The finale of this film is literally explosive. After a dove filled shootout in a church, (following the movie’s 82nd Mexican standoff) Archer/Castor chases Castor/Archer to the docks and a high-speed speedboat chase ensues. The two pilot their speedboats, bumping and jostling through the surf, and playing a high-speed game of chicken. There’s leaping from one boat to the other, a fist fight onboard as the boat races at high-speed, and a speedboat jumping through an explosion. Huge fireballs. Gotta have ’em.

And in the end, the two stand on the shore, face to face with their own visage, now on their mortal enemy.

“Face/Off” is cheese in its purest form. You have a silly high concept, tons of pyrotechnics, an overactive director, and two stars trying to one up each other seeing who can go over the top the most. There are people firing guns with both hands while jumping sideways, more mexican standoffs than you can shake a stick at, a dystopian prison where they dispense electroshock as punishment, and a face transplant surgery that’s able to completely swap out someone’s face and voice with no scarring, pain or loss of functionality.

Behold, the power of Cheese.

Daniel Fogarty

36 thoughts on “Cheese-tastic Classics: “Face/Off”

  1. Remember that scar… I’m not going to need it any more!

    Absolutely love this. Combination of Woo’s ridiculous over-the-top style, stupid quantum leap story and both Cage/Travolta hamming it up to the max / going mental. It really shouldn’t work but this is one of the few films I’d hapily watch until death. Plus, GINA GERSHON… Game. Set. Match.

    – Best use of impotence
    – Best use of a butterfly knife
    – Best use of Somewhere over the rainbow
    – Best use of Doves
    – Best use of cigarettes
    – Best use of priest costume
    – Best use of face touching….

    The list is endless!!!

    • I agree with much of your list. LOL MUCH. 😀

      But I cant give you “Best use of Somewhere over the rainbow” or “Best use of Cigarettes”.

      I will say that “Best use of face touching” is simply an inspired choice. LOL

      May I offer as replacements? “Best Moneyclip”, “Best use of Jet Engine as a weapon” and “Most Mexican standoffs”?

      Open to other suggestions, LOL!

  2. Now that’s some hot, stinky cheddar! haha The best part is remembering that I loved Face/Off when it came out. I was a freshman in high school, so no harm no foul, but its a good laugh to watch now. You gonna do a writeup on Hard Target next? 😉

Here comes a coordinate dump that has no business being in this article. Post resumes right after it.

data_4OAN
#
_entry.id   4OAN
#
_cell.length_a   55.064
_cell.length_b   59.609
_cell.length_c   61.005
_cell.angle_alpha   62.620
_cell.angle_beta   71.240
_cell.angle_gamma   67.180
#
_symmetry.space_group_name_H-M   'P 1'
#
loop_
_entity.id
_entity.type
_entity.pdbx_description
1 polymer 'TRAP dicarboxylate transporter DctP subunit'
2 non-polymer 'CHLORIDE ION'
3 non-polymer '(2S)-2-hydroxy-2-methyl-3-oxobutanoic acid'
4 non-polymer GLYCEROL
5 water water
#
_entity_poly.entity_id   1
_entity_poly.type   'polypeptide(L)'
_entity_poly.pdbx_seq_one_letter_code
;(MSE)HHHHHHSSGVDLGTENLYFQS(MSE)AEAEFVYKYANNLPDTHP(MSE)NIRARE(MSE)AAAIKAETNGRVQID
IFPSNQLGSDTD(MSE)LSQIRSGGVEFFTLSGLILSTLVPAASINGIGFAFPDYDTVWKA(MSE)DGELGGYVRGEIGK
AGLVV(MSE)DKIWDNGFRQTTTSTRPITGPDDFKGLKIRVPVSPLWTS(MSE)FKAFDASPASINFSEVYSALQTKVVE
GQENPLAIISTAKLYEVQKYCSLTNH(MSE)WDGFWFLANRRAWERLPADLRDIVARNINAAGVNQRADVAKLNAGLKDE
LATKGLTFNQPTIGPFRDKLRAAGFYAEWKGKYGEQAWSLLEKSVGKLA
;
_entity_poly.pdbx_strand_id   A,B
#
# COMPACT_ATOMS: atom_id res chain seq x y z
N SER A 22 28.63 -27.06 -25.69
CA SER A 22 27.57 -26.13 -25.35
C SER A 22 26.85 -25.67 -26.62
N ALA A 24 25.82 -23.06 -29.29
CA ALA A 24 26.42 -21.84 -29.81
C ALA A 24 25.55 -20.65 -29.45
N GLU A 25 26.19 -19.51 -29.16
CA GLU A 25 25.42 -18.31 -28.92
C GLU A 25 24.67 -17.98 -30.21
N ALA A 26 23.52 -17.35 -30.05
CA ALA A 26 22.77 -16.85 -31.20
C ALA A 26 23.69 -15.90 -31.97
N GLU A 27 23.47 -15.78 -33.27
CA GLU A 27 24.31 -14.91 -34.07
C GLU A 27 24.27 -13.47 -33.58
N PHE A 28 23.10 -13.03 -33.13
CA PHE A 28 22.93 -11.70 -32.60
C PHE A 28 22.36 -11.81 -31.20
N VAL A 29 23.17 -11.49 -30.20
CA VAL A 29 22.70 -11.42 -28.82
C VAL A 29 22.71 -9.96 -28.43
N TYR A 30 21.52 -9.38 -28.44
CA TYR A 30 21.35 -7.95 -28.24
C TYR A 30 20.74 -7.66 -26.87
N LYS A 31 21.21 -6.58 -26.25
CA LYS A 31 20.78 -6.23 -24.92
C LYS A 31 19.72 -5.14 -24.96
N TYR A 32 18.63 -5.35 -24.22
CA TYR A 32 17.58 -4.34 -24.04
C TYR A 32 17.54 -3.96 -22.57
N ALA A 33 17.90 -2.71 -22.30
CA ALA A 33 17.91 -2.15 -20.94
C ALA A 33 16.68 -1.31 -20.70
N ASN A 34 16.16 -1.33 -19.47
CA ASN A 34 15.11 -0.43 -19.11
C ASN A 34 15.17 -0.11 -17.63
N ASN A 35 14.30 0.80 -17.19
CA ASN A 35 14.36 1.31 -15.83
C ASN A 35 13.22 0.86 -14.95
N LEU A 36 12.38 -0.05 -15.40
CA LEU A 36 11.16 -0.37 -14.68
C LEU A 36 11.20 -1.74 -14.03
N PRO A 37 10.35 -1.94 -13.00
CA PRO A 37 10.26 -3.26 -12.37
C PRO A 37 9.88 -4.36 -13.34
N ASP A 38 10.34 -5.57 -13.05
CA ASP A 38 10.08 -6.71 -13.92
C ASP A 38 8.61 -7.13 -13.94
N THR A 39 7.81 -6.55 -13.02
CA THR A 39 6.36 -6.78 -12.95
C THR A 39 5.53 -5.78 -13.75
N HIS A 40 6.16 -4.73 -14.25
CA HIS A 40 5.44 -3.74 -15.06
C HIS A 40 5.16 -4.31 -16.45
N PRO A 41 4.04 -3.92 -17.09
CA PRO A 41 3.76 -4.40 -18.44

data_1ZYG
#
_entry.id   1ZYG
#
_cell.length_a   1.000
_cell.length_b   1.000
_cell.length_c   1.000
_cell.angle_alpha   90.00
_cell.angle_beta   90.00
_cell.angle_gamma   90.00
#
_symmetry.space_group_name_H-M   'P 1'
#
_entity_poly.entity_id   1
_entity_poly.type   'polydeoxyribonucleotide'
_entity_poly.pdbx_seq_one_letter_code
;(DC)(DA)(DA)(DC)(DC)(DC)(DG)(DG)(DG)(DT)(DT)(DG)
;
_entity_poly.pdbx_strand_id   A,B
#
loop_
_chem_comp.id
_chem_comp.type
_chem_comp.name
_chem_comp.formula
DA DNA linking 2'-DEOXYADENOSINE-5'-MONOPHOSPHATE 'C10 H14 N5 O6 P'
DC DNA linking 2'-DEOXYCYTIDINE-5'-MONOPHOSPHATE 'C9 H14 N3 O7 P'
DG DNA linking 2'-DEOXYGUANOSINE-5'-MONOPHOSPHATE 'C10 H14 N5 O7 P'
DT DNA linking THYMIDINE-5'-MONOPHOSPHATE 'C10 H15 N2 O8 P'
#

• No, but there MAY BE some Jean-Claude involved. Back to back John Woo is too much Woo for anyone! 😀

      I love how this series really draws the requests out! LOL…

      But yeah, there’s so many movies that do that to me too. My friends and I always had a good sense for the cheese though. Growing up in the 80s does that for ya. You learn to recognize the unintentional comedy!

  3. Great example of high-octane cheese! Those two actors outdoing each other and imitating each other with gleams in their eyes is a memory that comes back instantly with your review. There is no Top that they would not go Over – so true!

    • LOL

      Aint no acting HIGH Enough! And no mugging low enough! For Travolta, Nic Cage and John Woo!

      Cause in “Face/Off” there aint no acting HIGH Enough! And no mugging low enough…

      Glad you enjoyed Jan!! 😀

  4. I bloody love the cheese-fest that is Face/Off. I do remember seeing it first time round and thinking what a brilliant action film it was. Thankfully I’ve grown a braincell since then! I still love it. But for the cheese. For the scenery chewing mugs. Love it.

    • Ha! Glad you enjoy it. I love everyone confessing that the first time through they were like “That was awesome!” There’s no crime in that. 😀 It has fermented into the highest calibre cheese though…

  5. There’s some quality hammy/bad acting on display here, but I re-watched this just a few months ago and went from thinking it was stupid fun to being just stupid. It could have been so much better, but it’s so shoddy and the action is terrible (oy, the stuntmen on display) and all of Woo’s tics (er, trademarks) annoy the piss out of me.

    • You can see the stuntmen pretty clearly everytime there’s a stunt involved.

      In fairness, this was made a) Prior to CGI – nowadays even with the stuntman they’d probably digitally composite a face on there and b) prior to High Def. So no one was expected to see tham this clearly! LOL

      Its still stupid fun though. Cmon. You just hate on Nic Cage!